Tuesday, September 26, 2017
Teaching Contract Drafting through Caselaw—a Syllabus and a Collection of My Musings about Contract Drafting Based upon Recent Cases by Glenn West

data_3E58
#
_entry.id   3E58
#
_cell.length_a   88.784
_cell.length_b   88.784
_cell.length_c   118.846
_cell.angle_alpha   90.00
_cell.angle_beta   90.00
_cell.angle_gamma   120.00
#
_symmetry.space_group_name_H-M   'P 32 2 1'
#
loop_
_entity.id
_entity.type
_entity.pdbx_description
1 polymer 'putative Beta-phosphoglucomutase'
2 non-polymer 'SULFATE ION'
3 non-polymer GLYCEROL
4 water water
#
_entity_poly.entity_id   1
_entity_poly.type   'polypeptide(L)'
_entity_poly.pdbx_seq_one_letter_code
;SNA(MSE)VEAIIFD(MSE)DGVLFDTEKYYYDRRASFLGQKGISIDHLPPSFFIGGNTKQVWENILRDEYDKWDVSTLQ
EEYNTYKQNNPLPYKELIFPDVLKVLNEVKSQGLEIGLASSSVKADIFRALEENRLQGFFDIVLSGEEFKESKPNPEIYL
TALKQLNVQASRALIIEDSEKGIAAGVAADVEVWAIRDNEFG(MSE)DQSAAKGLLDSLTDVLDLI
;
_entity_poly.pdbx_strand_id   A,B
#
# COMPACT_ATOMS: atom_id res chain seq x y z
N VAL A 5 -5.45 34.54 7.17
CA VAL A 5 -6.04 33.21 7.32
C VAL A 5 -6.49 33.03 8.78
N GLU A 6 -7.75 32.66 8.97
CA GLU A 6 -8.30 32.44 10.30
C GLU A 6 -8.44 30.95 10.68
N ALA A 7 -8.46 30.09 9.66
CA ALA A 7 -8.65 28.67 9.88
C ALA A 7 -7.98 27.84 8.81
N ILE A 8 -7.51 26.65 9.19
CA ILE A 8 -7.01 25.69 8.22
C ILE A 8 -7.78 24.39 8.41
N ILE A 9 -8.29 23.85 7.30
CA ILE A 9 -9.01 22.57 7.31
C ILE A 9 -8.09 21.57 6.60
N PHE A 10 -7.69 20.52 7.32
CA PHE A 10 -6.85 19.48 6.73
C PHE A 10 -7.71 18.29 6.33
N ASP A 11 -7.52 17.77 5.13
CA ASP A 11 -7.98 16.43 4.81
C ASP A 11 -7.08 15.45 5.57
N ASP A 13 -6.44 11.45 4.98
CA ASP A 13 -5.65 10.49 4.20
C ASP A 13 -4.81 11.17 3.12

"Law Schools are under ever increasing criticism for their failure to teach lawyers how to actually practice law—particularly on the transactional side of the practice. That criticism is basically a criticism of the caselaw method of teaching law school subjects—a method that relies upon the reading of appellate decisions providing lessons in common law doctrine that are applied to a particular set of facts. While there are plenty of things to criticize in the current law school curriculum, the fundamental benefits of the caselaw method is actually not one of them—even for those who seek to become transactional lawyers rather than litigators. Indeed, to attempt to teach the "how" of contract drafting without a proper grounding in the "why" of contract drafting would be a waste of time. Certainly more practice skills courses taught by those that have actually practiced for a significant period of time would be a good thing—but not at the expense of the basic curriculum taught by the oldfashioned, but effective, caselaw method. Instead, what is needed is a recognition of the value of the caselaw method in actually teaching transactional practice skills as well as common law doctrine, the mastery of which is essential to becoming a good transactional lawyer. What follows, then, is a Syllabus created by the author for a contract drafting course that seeks to balance the teaching of practice skills with the importance of a solid grounding in relevant caselaw; together with a collection of blog postings by the author regarding how various contract provisions in the M&A arena should evolve (but not always have evolved) in response to developments in the caselaw. The blog postings are all available at https//privateequity.weil.com/glennwestmusings/. Many of the cases listed in the Syllabus are the subject of one of the blog postings that highlights the specific drafting issue and the common law doctrinal issue involved. This should be considered a supplement to my Contract Drafting 101: A Checklist Derived From Recent Case Law, http://ssrn.com/abstract=2805481."